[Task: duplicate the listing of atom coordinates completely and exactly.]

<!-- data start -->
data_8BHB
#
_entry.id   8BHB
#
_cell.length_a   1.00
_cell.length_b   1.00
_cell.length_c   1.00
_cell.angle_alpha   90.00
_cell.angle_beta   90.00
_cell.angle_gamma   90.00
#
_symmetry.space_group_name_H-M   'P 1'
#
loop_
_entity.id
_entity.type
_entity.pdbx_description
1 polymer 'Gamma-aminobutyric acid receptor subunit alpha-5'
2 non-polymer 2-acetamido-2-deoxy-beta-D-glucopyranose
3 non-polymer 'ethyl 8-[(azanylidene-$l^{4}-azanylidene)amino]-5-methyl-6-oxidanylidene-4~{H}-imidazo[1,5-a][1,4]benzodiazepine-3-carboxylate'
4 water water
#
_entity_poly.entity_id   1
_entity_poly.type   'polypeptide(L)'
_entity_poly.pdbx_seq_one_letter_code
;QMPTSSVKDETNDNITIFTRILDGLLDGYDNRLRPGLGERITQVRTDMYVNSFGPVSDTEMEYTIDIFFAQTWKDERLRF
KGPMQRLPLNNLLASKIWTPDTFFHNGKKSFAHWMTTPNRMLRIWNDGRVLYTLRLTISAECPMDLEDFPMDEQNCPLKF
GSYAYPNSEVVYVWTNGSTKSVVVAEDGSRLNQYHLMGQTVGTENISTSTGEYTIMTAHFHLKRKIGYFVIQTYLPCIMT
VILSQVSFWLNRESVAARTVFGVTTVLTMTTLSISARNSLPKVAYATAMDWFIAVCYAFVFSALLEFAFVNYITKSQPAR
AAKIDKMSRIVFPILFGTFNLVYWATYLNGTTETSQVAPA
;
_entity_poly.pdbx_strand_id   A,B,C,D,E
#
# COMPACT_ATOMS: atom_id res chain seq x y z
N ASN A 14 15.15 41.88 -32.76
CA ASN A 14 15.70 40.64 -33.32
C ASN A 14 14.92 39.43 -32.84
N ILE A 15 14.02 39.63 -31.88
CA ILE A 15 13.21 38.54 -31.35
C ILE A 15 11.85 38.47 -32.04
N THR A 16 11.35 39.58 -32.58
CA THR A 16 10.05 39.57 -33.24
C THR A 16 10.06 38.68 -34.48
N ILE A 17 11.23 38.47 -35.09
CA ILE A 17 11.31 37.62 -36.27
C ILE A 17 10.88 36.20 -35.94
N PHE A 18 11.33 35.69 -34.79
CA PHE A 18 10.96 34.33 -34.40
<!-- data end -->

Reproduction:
data_8BHB
#
_entry.id   8BHB
#
_cell.length_a   1.00
_cell.length_b   1.00
_cell.length_c   1.00
_cell.angle_alpha   90.00
_cell.angle_beta   90.00
_cell.angle_gamma   90.00
#
_symmetry.space_group_name_H-M   'P 1'
#
loop_
_entity.id
_entity.type
_entity.pdbx_description
1 polymer 'Gamma-aminobutyric acid receptor subunit alpha-5'
2 non-polymer 2-acetamido-2-deoxy-beta-D-glucopyranose
3 non-polymer 'ethyl 8-[(azanylidene-$l^{4}-azanylidene)amino]-5-methyl-6-oxidanylidene-4~{H}-imidazo[1,5-a][1,4]benzodiazepine-3-carboxylate'
4 water water
#
_entity_poly.entity_id   1
_entity_poly.type   'polypeptide(L)'
_entity_poly.pdbx_seq_one_letter_code
;QMPTSSVKDETNDNITIFTRILDGLLDGYDNRLRPGLGERITQVRTDMYVNSFGPVSDTEMEYTIDIFFAQTWKDERLRF
KGPMQRLPLNNLLASKIWTPDTFFHNGKKSFAHWMTTPNRMLRIWNDGRVLYTLRLTISAECPMDLEDFPMDEQNCPLKF
GSYAYPNSEVVYVWTNGSTKSVVVAEDGSRLNQYHLMGQTVGTENISTSTGEYTIMTAHFHLKRKIGYFVIQTYLPCIMT
VILSQVSFWLNRESVAARTVFGVTTVLTMTTLSISARNSLPKVAYATAMDWFIAVCYAFVFSALLEFAFVNYITKSQPAR
AAKIDKMSRIVFPILFGTFNLVYWATYLNGTTETSQVAPA
;
_entity_poly.pdbx_strand_id   A,B,C,D,E
#
# COMPACT_ATOMS: atom_id res chain seq x y z
N ASN A 14 15.15 41.88 -32.76
CA ASN A 14 15.70 40.64 -33.32
C ASN A 14 14.92 39.43 -32.84
N ILE A 15 14.02 39.63 -31.88
CA ILE A 15 13.21 38.54 -31.35
C ILE A 15 11.85 38.47 -32.04
N THR A 16 11.35 39.58 -32.58
CA THR A 16 10.05 39.57 -33.24
C THR A 16 10.06 38.68 -34.48
N ILE A 17 11.23 38.47 -35.09
CA ILE A 17 11.31 37.62 -36.27
C ILE A 17 10.88 36.20 -35.94
N PHE A 18 11.33 35.69 -34.79
CA PHE A 18 10.96 34.33 -34.40